Feb 11, 2019
Today’s guest is Maury Golbert, co-chair of the real estate group and partner in the tax department of Berdon LLP, ranked among the top 15 accounting firms in the New York metropolitan area and top 100 in the United States. Maury is certainly not what one would describe as an underachiever, given his CPA, JD, and LLM. He is looked upon by his real estate (and other) clients for advice pertaining to all facets of a transaction, including due diligence, structuring, wealth preservation and enhancement, and workouts as well. When Maury’s not busy being a rock star in the world of accounting and taxation - in addition to spending as much time as possible with his wife Gail and their two daughters - Maury is passionate about biking and truly great wines.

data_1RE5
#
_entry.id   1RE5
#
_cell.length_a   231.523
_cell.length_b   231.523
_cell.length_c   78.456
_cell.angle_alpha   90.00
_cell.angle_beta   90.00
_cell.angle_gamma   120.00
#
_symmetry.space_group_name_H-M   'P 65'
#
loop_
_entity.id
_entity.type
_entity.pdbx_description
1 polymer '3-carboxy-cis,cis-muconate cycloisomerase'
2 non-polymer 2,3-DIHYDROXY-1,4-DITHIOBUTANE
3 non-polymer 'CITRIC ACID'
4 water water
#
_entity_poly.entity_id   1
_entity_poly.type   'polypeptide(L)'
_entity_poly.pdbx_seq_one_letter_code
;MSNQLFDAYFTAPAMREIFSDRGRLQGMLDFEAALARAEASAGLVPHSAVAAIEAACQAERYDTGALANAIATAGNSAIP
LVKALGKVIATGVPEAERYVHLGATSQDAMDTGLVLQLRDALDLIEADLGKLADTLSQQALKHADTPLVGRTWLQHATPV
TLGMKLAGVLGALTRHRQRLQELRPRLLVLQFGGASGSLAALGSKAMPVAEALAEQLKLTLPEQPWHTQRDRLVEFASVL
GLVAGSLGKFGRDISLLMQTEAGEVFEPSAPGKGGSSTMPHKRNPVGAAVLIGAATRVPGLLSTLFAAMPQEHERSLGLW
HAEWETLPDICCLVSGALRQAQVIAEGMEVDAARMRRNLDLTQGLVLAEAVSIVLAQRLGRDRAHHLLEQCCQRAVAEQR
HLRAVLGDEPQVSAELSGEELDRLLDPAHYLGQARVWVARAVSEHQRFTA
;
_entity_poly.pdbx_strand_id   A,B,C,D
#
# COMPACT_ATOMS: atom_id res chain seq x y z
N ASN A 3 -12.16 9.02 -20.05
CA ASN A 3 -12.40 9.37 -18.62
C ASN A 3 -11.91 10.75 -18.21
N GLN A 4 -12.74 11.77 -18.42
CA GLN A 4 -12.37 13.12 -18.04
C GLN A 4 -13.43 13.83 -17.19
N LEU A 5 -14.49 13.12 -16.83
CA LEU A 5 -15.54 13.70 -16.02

At 2:55, Maury notes that a majority of real estate developers and entrepreneurs give off a sense of optimism and positivity. At 3:51, Maury explains why sometimes the most valuable piece of advice to give someone is a “no.” At 4:49, Golbert shares that there is no shortcut within his industry as the learning curve is long and flat, and as a result one must continuously be learning on a daily basis. At 7:09, he uses the sports analogy of the “game slowing down” and being able to see the defense in comparison to when one is repeatedly practicing and putting in work. At 9:05, Maury reveals his career “oh my moment” of him essentially working on a complex transaction all by himself. At 13:32, Golbert channels Winston Wolf of Pulp Fiction, and tells us that clients come to him with problems, not with solutions. At 15:55, he touches upon long-time clients and forming multi-generational relationships, how expectations vary with time, and the importance of being responsive to clients. At 19:11, Maury advises on the uncertainty and complexity of changes to the recently enacted Tax Cuts and Jobs Act of 2017, and shares that there are opportunities to be had, but many pitfalls exist as well. At 23:57, Golbert speaks about making a difference for others through education, and strongly believes that in this country everyone should have a clean place to sleep and should not be going to bed hungry. At 30:57, he discusses giving people skills that put them in a position to help themselves. At 32:09, Maury feels that there is no substitute to understanding what is in front of you, as one must always be properly prepared. At 34:59, Golbert notes the pertinence of being likeable in business, and the ability of connecting with people on a personal level while having some fun while doing so. At 36:36, he shares that he is not a natural networker, but his accessibility and resourcefulness has helped him a great deal in forming and cultivating relationships. At 42:40, Maury divulges how he finds the balance between leveraging technology and old school methods of communication. He believes that there is no substitute for picking up the phone. At 47:05, Golbert mentions that he enjoys both road and mountain biking, snowboarding, and any activity that forces him to detach from his phone or work while getting his adrenaline going. At 50:08, Maury Golbert closes the podcast with a duel message: (1) every day is a new day, and (2) one possesses complete control of his or her own destiny.